I had high hopes for Handsome Ransom. It had the set-up to be really engaging and I dig the original art and fun writing, but it is perhaps the most poorly balanced game I’ve ever personally played. I know that it’s supposed to be a prototype, but this is supposed to be a prototype representative of a bigger experience and I’m sorry to say that it leaves a poor impression. I can personally see myself playing this as a visual novel because as I said, I dig the art and writing, but as an RPG in this state, I wouldn’t rank it highly.
Junkdogs is a Cowboy Bebop inspired IGMC 2018 entry by sudobeats where you are part of a team of space scavengers that gets on the wrong side of the law. Wanting to get the bounty off their heads, Joe scavenges through an abandoned ship but ends up getting the gang on the wrong side of the wrong side of the law.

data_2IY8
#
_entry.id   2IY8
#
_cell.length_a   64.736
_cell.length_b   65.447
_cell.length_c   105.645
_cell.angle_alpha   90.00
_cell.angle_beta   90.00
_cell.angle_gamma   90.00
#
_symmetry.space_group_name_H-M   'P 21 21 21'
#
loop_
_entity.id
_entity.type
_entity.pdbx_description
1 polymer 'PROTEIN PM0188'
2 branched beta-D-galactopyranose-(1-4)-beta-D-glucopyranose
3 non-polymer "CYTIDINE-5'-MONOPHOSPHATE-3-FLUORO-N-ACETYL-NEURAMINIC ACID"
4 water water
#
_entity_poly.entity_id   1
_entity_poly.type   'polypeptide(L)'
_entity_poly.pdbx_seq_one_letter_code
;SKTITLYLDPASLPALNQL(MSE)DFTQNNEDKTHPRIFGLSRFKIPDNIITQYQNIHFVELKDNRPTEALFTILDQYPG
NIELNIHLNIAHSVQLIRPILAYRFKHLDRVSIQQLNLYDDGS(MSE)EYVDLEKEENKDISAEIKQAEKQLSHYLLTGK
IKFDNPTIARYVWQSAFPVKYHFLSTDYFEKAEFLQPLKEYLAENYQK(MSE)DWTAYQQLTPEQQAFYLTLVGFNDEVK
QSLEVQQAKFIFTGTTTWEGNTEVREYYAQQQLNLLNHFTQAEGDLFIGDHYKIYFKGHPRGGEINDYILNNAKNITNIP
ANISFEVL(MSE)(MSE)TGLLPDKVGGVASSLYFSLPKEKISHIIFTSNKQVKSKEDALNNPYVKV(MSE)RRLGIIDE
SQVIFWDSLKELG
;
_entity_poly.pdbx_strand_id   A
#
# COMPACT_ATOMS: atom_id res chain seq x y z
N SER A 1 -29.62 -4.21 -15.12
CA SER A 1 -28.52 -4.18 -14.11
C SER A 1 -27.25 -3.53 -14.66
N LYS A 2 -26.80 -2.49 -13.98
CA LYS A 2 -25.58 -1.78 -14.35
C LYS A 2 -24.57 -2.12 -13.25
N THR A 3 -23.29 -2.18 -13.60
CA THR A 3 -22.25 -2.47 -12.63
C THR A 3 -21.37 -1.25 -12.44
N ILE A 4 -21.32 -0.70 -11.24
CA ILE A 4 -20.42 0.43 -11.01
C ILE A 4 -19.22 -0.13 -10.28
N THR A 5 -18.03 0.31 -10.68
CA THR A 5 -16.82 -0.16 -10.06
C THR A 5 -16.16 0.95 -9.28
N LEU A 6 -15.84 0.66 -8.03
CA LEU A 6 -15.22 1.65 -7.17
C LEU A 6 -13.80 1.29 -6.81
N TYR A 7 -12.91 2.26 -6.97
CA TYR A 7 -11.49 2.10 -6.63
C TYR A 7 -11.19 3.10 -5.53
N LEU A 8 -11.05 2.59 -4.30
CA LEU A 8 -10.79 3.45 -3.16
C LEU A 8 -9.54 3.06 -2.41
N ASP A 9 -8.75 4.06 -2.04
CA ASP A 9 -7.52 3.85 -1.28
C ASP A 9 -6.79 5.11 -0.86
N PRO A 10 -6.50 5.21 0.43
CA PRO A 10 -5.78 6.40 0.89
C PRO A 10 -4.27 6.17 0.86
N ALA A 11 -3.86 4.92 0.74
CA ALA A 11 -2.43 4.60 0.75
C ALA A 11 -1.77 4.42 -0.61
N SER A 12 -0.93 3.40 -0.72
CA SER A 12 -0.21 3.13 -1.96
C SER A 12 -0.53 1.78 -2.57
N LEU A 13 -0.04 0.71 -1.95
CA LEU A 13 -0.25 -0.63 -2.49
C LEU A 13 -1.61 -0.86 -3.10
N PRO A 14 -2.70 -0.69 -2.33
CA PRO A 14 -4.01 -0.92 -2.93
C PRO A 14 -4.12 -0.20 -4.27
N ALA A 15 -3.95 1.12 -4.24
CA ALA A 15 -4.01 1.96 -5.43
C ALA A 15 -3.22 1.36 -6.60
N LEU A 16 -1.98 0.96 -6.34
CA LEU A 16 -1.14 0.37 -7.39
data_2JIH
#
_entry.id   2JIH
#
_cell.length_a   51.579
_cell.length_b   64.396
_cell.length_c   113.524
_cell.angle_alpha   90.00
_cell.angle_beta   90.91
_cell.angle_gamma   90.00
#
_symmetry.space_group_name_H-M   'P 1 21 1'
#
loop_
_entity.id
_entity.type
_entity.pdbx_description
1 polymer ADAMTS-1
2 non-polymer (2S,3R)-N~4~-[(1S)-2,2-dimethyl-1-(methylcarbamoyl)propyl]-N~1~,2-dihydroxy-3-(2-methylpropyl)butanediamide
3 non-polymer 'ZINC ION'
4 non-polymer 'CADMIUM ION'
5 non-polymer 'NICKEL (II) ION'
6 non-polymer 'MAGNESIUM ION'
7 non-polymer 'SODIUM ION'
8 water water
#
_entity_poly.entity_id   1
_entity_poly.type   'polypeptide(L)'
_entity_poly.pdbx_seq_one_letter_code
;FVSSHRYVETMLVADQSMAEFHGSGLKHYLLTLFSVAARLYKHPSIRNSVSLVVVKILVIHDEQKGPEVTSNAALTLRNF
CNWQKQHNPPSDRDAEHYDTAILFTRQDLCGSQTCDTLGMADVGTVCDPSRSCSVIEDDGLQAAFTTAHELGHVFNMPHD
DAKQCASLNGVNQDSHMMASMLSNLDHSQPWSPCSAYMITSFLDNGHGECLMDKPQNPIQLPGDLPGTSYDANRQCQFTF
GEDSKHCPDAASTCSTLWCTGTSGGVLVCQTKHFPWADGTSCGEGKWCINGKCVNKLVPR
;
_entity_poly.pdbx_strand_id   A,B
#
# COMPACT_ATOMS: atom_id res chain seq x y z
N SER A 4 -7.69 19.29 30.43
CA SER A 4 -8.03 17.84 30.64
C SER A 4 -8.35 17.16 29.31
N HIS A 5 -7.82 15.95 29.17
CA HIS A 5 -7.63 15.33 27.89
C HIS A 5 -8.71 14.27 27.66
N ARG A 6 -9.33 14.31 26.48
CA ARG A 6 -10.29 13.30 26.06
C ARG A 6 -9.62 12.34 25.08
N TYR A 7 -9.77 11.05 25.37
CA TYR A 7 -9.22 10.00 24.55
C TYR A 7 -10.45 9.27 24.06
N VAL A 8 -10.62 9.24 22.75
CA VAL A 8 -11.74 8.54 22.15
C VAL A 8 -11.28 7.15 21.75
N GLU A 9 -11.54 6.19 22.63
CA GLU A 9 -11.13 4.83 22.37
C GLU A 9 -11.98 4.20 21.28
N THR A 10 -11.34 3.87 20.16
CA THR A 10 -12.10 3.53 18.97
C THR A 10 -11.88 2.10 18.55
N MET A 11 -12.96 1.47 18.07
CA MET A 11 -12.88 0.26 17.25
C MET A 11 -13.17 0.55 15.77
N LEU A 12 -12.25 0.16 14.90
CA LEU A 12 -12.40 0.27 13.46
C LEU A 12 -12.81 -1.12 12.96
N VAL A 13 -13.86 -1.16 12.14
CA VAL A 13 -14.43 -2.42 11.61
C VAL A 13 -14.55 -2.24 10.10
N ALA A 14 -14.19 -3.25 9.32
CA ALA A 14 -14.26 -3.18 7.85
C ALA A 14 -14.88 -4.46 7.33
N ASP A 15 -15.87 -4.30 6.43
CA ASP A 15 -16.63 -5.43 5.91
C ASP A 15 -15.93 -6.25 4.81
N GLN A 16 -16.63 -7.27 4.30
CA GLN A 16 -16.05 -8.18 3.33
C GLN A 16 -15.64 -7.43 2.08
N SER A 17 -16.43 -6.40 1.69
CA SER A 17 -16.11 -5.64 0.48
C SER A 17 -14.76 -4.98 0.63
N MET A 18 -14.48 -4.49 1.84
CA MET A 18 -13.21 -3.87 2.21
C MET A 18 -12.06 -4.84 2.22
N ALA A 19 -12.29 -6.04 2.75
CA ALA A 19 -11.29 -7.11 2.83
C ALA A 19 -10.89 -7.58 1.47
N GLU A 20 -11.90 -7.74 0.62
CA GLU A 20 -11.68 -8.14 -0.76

While I’m not too into the story, I’m into the game’s atmosphere. Even with a criminal organization chasing after you, there’s this laid-back mood to it all that that gives off this tone that this is just another day of being a space outlaw. This is largely enforced by the game’s original soundtrack, which is a mix of jazz and chill beats to study to that I really got into. The soundtrack, for me, is what makes the game. It made the game’s writing more engaging than it really was with the mood it brings and sets the tone of the game quite nicely. While I personally think the battle theme could be more energetic, the soundtrack is overall a defining part of Junkdogs.
The game is split up into a big adventure segment and a battle segment. The adventure game part has Joe checking around the abandoned spaceship. On top of the usual adventure game puzzle stuff found in adventure RPG Maker games, you can also smash crates to get items for the upcoming battles and hunt down CDs to play the game’s soundtrack, which also includes music that doesn’t play in the game proper for a nice bonus, giving incentive to poke around a bit more.